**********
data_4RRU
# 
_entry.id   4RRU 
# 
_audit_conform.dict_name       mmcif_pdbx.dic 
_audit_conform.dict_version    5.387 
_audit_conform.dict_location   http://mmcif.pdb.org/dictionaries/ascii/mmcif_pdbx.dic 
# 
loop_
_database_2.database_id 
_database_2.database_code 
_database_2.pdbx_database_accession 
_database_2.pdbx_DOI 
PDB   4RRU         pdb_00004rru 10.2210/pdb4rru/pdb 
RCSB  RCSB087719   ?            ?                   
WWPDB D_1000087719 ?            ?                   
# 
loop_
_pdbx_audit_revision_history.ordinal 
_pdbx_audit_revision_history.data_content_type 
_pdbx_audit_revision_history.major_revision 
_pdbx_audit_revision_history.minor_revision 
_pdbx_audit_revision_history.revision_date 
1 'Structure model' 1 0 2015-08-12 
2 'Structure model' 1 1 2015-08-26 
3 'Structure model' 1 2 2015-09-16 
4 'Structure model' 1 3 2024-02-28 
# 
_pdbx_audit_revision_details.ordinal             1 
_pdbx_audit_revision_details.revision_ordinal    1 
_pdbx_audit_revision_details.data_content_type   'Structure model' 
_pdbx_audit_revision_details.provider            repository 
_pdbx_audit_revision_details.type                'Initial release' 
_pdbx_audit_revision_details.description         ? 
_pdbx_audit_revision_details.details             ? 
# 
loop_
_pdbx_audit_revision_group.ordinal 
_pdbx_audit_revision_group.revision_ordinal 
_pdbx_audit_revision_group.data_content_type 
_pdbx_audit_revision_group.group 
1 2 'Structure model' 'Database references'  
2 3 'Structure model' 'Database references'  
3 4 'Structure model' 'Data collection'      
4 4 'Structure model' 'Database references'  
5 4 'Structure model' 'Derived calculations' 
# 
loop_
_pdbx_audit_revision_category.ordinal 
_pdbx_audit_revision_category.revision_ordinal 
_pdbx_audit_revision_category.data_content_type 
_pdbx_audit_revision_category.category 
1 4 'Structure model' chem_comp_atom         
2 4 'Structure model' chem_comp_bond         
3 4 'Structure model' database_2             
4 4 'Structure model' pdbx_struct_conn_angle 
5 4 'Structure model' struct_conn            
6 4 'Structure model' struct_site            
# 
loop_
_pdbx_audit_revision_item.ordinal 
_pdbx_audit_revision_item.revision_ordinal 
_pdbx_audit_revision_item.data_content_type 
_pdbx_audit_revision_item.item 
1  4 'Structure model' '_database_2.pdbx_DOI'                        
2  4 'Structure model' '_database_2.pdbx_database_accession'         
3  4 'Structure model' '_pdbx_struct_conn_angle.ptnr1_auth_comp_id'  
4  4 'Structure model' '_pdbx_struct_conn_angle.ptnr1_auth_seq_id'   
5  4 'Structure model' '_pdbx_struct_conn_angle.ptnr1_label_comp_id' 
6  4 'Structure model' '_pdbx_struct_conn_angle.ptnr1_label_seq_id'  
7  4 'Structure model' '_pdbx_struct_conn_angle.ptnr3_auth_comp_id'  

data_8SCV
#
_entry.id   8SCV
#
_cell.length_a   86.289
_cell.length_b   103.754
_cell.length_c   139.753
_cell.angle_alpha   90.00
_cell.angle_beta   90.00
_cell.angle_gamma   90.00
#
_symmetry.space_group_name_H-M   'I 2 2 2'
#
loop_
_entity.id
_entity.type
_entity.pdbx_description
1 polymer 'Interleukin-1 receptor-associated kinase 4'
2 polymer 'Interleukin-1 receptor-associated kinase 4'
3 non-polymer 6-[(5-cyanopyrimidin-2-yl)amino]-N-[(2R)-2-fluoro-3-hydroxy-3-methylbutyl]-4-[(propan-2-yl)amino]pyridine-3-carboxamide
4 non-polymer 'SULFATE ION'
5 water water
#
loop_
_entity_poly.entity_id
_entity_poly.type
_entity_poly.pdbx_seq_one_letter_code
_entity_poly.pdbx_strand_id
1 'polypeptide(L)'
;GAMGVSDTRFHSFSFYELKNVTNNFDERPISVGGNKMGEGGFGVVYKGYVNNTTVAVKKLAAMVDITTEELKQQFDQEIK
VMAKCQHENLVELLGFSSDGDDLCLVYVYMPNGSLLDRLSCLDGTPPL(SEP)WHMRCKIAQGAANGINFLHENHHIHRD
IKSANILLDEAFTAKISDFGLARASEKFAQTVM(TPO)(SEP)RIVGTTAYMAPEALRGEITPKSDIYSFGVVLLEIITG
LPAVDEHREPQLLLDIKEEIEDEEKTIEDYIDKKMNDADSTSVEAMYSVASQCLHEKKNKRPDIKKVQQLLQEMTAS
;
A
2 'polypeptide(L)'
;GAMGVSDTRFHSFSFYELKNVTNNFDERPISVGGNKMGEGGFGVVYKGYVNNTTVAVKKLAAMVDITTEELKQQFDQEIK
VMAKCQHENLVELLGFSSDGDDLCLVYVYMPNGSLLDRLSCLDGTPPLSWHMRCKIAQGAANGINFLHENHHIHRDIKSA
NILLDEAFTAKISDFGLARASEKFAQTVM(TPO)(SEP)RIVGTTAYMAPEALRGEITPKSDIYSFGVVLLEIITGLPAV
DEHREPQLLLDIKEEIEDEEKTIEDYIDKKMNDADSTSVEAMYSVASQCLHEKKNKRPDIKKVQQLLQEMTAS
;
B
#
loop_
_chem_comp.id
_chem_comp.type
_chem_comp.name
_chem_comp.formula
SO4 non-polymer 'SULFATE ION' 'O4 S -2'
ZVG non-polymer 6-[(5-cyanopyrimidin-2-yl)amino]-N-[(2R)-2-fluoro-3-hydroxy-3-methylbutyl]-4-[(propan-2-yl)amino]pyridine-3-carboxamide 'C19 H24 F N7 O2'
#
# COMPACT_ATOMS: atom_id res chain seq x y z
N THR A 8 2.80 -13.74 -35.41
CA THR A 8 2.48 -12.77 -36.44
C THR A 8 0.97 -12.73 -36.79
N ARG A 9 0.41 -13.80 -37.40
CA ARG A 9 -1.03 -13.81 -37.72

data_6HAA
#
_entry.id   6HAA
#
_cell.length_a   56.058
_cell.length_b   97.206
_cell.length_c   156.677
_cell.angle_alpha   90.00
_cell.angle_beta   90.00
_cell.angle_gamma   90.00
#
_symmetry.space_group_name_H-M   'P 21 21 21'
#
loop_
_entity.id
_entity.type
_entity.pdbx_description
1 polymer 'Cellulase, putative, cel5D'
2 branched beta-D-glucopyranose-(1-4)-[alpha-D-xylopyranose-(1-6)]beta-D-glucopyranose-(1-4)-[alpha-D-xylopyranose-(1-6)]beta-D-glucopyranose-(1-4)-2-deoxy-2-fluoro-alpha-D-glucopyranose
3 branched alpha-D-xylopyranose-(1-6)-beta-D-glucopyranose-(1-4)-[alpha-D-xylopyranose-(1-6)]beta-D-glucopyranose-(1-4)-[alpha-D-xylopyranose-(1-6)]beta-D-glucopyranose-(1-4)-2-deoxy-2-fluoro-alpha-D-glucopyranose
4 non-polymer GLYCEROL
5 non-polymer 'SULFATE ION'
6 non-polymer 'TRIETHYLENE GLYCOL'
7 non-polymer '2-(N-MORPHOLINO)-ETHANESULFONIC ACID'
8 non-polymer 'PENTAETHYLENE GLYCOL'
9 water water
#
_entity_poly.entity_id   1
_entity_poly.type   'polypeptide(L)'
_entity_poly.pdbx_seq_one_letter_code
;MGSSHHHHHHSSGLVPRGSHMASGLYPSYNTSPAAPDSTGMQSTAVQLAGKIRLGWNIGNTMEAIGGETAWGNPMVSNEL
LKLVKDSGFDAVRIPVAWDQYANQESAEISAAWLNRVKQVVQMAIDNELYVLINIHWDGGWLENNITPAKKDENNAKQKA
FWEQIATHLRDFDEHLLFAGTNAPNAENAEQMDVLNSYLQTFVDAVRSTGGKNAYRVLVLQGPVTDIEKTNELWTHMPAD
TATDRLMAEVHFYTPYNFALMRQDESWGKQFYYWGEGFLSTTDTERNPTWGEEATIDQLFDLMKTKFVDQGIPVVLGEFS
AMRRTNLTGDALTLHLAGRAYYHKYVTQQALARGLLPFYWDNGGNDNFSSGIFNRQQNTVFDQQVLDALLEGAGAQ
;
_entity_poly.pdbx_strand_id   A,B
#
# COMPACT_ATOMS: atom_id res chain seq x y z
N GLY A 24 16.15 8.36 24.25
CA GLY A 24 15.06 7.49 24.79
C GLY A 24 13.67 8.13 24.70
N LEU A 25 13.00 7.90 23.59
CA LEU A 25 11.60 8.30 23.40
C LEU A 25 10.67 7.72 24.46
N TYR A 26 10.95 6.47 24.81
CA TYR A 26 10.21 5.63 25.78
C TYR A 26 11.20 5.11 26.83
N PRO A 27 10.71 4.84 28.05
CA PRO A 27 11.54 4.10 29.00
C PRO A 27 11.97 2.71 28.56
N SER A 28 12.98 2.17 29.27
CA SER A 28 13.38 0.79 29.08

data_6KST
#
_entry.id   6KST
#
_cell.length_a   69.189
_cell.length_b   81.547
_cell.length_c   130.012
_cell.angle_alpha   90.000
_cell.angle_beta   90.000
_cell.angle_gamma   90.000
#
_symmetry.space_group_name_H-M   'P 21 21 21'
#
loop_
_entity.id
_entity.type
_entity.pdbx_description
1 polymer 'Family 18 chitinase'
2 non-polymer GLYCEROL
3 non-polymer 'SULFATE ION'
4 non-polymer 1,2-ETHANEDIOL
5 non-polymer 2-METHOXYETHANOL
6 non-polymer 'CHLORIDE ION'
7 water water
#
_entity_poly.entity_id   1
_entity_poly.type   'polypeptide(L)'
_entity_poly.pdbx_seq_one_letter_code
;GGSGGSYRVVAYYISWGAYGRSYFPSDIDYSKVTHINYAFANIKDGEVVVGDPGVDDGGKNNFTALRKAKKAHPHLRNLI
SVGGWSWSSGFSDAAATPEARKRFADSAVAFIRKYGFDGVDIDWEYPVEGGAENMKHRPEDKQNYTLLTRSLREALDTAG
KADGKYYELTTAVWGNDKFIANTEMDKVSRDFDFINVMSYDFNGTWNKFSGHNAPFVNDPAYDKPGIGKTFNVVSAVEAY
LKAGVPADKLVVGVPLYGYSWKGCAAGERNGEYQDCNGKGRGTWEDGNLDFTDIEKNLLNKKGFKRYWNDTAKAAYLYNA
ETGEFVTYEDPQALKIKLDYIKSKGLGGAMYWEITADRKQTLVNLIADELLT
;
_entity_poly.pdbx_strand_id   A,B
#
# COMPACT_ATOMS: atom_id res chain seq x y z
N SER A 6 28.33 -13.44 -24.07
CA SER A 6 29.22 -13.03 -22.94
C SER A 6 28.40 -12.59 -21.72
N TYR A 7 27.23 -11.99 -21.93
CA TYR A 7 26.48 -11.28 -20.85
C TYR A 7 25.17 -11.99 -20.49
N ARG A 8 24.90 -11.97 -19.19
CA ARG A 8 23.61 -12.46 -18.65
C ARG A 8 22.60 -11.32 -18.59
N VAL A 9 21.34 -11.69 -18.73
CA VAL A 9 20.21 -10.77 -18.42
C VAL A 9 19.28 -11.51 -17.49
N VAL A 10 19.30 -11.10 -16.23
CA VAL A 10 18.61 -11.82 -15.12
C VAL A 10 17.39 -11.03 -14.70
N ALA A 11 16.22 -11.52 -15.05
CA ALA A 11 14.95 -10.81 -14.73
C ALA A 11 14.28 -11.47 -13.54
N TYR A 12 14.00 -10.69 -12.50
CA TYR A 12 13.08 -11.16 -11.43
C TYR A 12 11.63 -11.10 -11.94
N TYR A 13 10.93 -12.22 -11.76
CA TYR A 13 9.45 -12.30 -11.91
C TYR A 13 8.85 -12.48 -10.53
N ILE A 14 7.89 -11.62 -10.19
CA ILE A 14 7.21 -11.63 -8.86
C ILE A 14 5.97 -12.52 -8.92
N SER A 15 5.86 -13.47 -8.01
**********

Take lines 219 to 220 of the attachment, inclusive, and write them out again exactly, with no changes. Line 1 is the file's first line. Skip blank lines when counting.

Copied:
N SER A 6 28.33 -13.44 -24.07
CA SER A 6 29.22 -13.03 -22.94